27 October to 2 November 2018
After exhausting Syracuse‘s many attractions, we finally got a message that the heat exchanger was repaired and went to collect it from Massimo and his colleagues. Stefan spent a few hours reconnecting it and we held our breath as he turned the key to the engine and I watched for leaks. Sue ran perfectly and no longer had steam coming from her exhaust. Stefan spent another few hours cleaning the mess in the bottom of the engine bay. This involved an industrial sized roll of paper towels (which made him look like a Borrower on the way to the toilet!) and an entire packet of nappies. Turns out nappies are a brilliant way to soak up all the liquids from the bowels of the engine bay!
But just as we had the engine back to get us on our way the weather forecast was not cooperating. There seemed to be no break in the strong winds blowing either east or west along the bottom of Sicily and then the wind turned southerly. We sat out three days of howling wind and driving rain on a very bumpy pontoon. At the end of the storm the dinghy was nearly half full of water and Stefan had to hop into it to bail it out. Everything on deck was also covered in a thick layer of orange sand from Africa. That clean up could wait until we got to Licata.
When the storm finally passed we enjoyed our last few walks around Ortigia’s sea walls and a granite cocktail. We were still waiting for the southerly winds to turn round to enable us to make our last journey south. Eventually we found a short weather window, long enough for us to get the 100nm to Licata so we got ready for our last passage of the year.
We left Syracuse in the late afternoon, a couple of hours before dark. Sue was no longer a steam engine and seemed much happier. We enjoyed a very straightforward passage which was a relief after all the stress of getting the engine fixed. We passed the evening together in the unlit cockpit playing I spy at which I was utterly hopeless despite the paucity of visible items on deck. We missed the worst of the forecast rain and largely stayed dry on our dark watches, dodging the tankers heading for Malta and the gas platforms off shore.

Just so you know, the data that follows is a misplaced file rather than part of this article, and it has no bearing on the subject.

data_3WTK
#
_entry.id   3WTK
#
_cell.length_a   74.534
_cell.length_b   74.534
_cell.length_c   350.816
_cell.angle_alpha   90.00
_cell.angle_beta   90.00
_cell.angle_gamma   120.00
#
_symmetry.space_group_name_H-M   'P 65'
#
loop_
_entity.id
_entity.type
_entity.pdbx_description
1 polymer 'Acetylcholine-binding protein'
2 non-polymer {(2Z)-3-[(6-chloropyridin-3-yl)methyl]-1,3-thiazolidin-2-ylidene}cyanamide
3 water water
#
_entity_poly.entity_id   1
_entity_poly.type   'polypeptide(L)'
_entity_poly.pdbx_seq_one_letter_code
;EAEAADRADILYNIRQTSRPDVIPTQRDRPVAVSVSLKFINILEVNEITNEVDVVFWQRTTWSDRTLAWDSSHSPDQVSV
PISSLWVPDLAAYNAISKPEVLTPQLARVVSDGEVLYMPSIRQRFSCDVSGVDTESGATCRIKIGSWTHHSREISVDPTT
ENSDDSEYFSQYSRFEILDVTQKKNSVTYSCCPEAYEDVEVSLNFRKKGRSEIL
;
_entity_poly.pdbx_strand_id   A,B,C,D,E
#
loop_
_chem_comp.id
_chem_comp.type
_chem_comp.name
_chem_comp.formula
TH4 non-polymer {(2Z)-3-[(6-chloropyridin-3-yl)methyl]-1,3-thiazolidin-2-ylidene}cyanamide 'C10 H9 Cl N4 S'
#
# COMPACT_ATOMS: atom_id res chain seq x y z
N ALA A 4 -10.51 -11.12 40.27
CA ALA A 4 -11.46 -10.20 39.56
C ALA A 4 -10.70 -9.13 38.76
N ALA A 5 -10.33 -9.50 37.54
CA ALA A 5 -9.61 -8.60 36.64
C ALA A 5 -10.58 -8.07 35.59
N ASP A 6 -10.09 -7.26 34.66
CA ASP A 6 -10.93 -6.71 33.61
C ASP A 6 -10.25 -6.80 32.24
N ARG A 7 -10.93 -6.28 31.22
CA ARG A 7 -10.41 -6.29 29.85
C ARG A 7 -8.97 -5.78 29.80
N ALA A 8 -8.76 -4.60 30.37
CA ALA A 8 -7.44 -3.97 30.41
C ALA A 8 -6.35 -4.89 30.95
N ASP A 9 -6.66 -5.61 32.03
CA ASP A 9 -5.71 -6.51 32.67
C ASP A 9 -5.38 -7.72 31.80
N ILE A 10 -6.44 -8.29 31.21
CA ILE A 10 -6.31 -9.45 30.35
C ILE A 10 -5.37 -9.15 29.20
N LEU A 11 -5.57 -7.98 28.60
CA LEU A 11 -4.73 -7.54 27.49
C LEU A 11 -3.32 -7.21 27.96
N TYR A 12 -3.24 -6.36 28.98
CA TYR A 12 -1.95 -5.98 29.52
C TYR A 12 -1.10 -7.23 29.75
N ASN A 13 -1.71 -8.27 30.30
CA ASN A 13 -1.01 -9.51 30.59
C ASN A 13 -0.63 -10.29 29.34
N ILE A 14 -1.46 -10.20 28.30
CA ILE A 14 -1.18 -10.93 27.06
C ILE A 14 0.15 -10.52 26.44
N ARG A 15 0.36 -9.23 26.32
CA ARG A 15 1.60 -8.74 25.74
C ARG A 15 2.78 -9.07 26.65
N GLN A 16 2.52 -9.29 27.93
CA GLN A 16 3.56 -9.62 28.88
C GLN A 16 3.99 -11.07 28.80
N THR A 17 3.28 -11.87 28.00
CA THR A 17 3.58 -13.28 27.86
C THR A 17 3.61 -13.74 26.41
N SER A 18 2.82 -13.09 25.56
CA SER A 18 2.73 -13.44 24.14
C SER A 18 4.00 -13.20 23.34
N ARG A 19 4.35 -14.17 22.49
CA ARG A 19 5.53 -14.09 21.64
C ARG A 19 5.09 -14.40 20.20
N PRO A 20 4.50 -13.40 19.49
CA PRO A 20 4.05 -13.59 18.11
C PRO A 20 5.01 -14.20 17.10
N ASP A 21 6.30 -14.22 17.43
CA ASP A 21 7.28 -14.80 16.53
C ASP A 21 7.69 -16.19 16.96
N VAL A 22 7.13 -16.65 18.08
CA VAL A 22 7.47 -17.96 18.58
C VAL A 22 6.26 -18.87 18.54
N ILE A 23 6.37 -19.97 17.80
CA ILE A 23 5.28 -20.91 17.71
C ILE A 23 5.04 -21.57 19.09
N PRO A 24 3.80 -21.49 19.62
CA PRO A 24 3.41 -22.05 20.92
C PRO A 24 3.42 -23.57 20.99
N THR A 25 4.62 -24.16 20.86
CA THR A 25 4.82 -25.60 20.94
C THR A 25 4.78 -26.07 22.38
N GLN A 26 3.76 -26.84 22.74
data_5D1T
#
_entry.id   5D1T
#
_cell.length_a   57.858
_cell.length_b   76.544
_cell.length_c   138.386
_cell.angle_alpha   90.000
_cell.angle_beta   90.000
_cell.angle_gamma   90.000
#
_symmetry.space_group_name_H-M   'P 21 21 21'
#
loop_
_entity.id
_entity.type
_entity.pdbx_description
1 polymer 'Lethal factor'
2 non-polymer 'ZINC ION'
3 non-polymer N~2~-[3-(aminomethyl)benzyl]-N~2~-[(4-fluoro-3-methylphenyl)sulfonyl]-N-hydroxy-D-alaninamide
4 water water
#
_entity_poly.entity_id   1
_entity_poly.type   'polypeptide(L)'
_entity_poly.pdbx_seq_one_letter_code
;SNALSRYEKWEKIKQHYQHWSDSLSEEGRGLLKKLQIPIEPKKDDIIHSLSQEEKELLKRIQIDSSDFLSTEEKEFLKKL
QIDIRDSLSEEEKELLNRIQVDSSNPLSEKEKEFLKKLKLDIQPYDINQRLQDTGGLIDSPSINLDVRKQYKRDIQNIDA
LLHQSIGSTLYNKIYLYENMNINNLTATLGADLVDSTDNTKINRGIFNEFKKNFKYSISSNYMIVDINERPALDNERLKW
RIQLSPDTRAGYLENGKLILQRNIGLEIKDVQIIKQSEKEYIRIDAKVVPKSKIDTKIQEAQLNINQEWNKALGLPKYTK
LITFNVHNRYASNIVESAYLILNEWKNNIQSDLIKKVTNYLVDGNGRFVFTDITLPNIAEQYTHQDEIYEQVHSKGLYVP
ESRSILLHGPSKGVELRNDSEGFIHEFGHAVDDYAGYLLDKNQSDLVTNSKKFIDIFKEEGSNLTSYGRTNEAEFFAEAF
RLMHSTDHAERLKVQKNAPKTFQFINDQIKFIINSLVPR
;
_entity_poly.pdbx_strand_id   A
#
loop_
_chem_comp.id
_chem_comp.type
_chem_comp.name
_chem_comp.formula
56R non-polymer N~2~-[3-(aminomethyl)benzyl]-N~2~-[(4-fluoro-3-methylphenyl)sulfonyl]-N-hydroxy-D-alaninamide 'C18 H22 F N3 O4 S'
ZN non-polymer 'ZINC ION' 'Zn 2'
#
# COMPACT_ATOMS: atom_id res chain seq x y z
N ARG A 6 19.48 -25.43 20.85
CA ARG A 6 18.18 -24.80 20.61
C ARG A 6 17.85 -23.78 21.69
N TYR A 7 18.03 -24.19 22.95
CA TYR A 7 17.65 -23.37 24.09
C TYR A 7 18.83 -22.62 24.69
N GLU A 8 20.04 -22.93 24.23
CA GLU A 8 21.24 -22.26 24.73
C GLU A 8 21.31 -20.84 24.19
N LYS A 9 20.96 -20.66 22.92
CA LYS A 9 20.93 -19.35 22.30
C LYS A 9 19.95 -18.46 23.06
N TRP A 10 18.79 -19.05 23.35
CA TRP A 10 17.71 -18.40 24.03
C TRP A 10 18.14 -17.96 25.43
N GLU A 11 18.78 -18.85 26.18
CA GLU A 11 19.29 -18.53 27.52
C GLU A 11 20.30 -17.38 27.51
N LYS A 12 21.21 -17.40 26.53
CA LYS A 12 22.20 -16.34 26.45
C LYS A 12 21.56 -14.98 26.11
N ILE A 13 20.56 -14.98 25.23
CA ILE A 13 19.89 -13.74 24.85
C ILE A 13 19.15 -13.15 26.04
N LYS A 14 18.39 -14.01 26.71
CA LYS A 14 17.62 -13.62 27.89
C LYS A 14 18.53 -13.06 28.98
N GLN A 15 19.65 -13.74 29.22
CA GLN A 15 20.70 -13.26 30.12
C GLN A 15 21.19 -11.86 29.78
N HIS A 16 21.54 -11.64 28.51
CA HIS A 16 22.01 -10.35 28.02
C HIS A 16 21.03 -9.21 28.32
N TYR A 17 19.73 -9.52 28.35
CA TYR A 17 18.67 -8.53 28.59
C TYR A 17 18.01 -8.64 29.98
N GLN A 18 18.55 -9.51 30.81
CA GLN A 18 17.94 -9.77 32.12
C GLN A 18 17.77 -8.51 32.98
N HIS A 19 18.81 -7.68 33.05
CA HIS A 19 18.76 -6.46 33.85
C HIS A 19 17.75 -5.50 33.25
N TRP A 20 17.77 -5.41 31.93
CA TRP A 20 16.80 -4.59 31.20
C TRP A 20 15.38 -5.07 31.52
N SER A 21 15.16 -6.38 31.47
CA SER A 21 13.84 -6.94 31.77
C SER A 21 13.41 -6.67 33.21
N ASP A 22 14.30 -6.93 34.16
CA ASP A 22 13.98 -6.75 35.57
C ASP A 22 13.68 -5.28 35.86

By 8.30am we were making our final approach to Licata. The sky had turned an ominous black and the sea a wonderfully contrasting turquoise. As we got closer to the harbour walls the water changed from turquoise to muddy topaz in an almost perfect line. The river that flows out into the sea next to the marina was creating this multicoloured and slightly unsettling phenomenon.
And then as soon as we were safely tied up, it rained and it poured and we barely left the boat for two days as the car parks became lakes. The wind blew hard and we were relieved to find the marina provided excellent protection. When we were finally able to venture off the boat Licata was so deserted that we wondered what memo we had missed advising everyone to abandon the town. It was an inauspicious welcome.
In a break between storms on Sunday morning we ventured further into town in an attempt to get to know our new winter home. Everyone was still firmly inside but at least the graffiti was friendly.
By the time we had walked back down through the old town people were stirring from their homes. At a café having our now habitual “due cappuccini” we watched a small parade to the war memorial. The shopping centre at the entrance to the marina which we’d had to ourselves on our first visit was unexpectedly crowded with shoppers who had seemed to have appeared from nowhere.
And as the sun came out over the following days we started to feel more at home in the shadow of the lighthouse, watched over by the castle. Slowly we are getting to know some people and getting into the routine of winter boat jobs, Sunday BBQs, Happy Hour drinks, Italian lessons and pilates classes whilst planning some winter adventures in Sicily and beyond…